If New Zealand paid US citizens moving back to the USA at old age full NZ Super after fulfilling the 10(5) years residency requirement, Kiwis returning to New Zealand in retirement would receive US Social Security payments.

Insurance payment vs. benefit

Social Security makes a clear distinction between old age pensions and welfare benefits. The Social Security Act, in the meantime amended several times, came into place in 1935. It encompasses several social welfare and social insurance programmes. Old age pension is a social insurance programme and has nothing to do with providing the necessities of life for needy individuals.

Social Security pensions are also abbreviated as OASDI (Old Age, Survivors, and Disability Insurance) or RSDI (Retirement, Survivors, and Disability Insurance).

By the end of December 2008, 50.9 million people received benefits in and from US Social Security, at an annual cost of

US$ 615 billion (4.8% of the GDP).

"All reasonable steps" or no NZ Super

People with pensions from the USA (and Canada) should also know that MSD does not respect their right to defer their overseas pension payments up to age 70.

By means of Sections 173 and 174 (formerly 69G) of the Social Security Act the Ministry of Social Development (MSD) can force pensioners to apply for all overseas pensions they could be entitled to, so they can then be deducted from NZ Super. This includes pensions from the USA and Canada which have flexible starting dates, according to the agreement a pensioner has with their overseas pension provider/ administrator. Americans e.g. can defer payments until age 70 in order to receive higher rates.

MSD thinks that "taking all reasonable steps" (as lined out in the above mentioned Sections 173/174) includes applying at an earlier date, in the case of Canadians at age 65 and for Americans at age 66, despite the law not mentioning that this includes MSD breaching a pensioner's right to start their overseas payments later.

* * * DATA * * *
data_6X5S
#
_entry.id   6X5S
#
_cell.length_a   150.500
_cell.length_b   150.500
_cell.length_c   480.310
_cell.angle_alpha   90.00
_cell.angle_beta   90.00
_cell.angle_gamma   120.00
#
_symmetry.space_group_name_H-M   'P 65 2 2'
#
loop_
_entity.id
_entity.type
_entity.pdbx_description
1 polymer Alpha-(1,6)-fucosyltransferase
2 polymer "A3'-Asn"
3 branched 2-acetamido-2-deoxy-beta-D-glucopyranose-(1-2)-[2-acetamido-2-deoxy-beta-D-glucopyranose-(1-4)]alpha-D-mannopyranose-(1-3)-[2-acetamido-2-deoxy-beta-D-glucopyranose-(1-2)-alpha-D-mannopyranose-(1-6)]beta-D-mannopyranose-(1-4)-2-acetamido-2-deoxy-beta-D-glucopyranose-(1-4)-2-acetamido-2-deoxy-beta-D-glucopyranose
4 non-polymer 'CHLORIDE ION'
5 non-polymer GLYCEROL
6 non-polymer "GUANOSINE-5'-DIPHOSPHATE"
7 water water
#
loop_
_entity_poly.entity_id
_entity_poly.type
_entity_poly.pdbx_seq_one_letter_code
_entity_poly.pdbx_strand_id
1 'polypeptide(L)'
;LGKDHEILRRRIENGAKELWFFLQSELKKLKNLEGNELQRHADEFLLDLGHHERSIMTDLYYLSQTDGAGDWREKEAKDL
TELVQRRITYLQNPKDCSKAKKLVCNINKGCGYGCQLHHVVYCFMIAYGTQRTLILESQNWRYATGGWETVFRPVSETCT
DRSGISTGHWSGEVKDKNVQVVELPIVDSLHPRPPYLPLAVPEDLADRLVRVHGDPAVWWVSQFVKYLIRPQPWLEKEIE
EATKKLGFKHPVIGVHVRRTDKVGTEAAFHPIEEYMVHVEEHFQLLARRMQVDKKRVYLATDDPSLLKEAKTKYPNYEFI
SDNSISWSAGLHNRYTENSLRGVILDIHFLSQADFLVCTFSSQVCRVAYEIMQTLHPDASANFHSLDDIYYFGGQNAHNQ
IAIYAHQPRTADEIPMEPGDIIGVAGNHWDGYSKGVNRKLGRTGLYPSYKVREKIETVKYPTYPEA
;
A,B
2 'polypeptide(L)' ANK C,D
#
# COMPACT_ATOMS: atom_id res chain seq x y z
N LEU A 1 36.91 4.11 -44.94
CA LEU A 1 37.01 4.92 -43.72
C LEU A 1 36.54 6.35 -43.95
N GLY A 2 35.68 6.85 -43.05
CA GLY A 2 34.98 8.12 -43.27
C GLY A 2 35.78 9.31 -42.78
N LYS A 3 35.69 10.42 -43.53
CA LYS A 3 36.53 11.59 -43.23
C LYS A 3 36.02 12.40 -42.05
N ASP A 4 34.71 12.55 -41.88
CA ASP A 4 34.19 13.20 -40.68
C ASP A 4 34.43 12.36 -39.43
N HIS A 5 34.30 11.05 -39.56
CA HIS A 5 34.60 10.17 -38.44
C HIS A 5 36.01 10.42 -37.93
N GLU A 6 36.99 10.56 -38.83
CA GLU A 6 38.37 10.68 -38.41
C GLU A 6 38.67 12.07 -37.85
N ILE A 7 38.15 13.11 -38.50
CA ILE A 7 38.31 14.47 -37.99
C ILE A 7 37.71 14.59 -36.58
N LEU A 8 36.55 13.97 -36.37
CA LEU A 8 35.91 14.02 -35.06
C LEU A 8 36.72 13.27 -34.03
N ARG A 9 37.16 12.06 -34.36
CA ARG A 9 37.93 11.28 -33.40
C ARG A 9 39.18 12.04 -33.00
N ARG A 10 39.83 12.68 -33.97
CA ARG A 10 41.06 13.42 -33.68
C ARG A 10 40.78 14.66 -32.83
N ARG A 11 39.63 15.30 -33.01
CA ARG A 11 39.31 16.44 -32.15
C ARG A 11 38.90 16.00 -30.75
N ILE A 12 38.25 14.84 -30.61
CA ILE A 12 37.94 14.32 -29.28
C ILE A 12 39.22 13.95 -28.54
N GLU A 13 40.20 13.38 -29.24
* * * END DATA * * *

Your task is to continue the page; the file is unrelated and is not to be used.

In a letter from June 2019 MSD points out that an appellant's case on this issue was dismissed by the Benefits Review Committee (BRC) in June 2016. Here is the link to this case:

We think this pensioner should have appealed the decision, as barely ever the BRC has disagreed with a decision made by MSD, and because MSD's line "taking all reasonable steps" is only a biased interpretation of the law.

The American Nightmare

The USA's pension system, well-known as Social Security, is very similar to those of the major European countries. Of course, there are differences in details and names, but that is about it. No-one - but federal, state or local government employees or people with royalty income - escapes the compulsory scheme. Everyone who works in the United States - be it citizens or foreign residents - has to make earnings-related contributions into a personal insurance account, administered by Social Security, on top of income tax.

In the USA someone is eligible for a full Social Security pension when a minimum of 40 quarterly payments, equivalent to 10 years of residency, have been made. The minimum retirement age is 62 years; the full retirement age for people born 1960 and later is 67 years (as in 2021). The amount of pension is proportional to each individual's contributions. Higher lifetime earnings result in higher benefits. So again no difference to most countries other than New Zealand.

But here comes the catch: while Social Security payments are made to people retiring abroad, be it US citizens or foreigners, the USA deny this right to New Zealand nationals who wish to live in their home country at old age.

Tit-for-tat from Washington to Wellington

This tit-for-tat policy can be seen as the direct reaction to New Zealand's practice of not paying full NZ Super to returning US citizens (and in fact to anyone who has not lived in New Zealand for 45 years and retiring in another country than New Zealand). But indeed it is the tit-for-tat reaction to New Zealand's policy of not paying a cent of NZ Super to people who leave the country permanently before age 65 despite having lived and worked in New Zealand for decades.

The National Press Office of Social Security's Administration let us know: "The US Social Security Administration does not withhold US Social Security benefits for New Zealanders based on the New Zealand Direct Deduction Policy. We do so because of the Alien Nonpayment Provisions of section 202(t) of the US Social Security Act. This became law on August 1, 1956. The Alien Nonpayment Provision and its exceptions cover all US Social Security beneficiaries outside the United States who are not US citizens."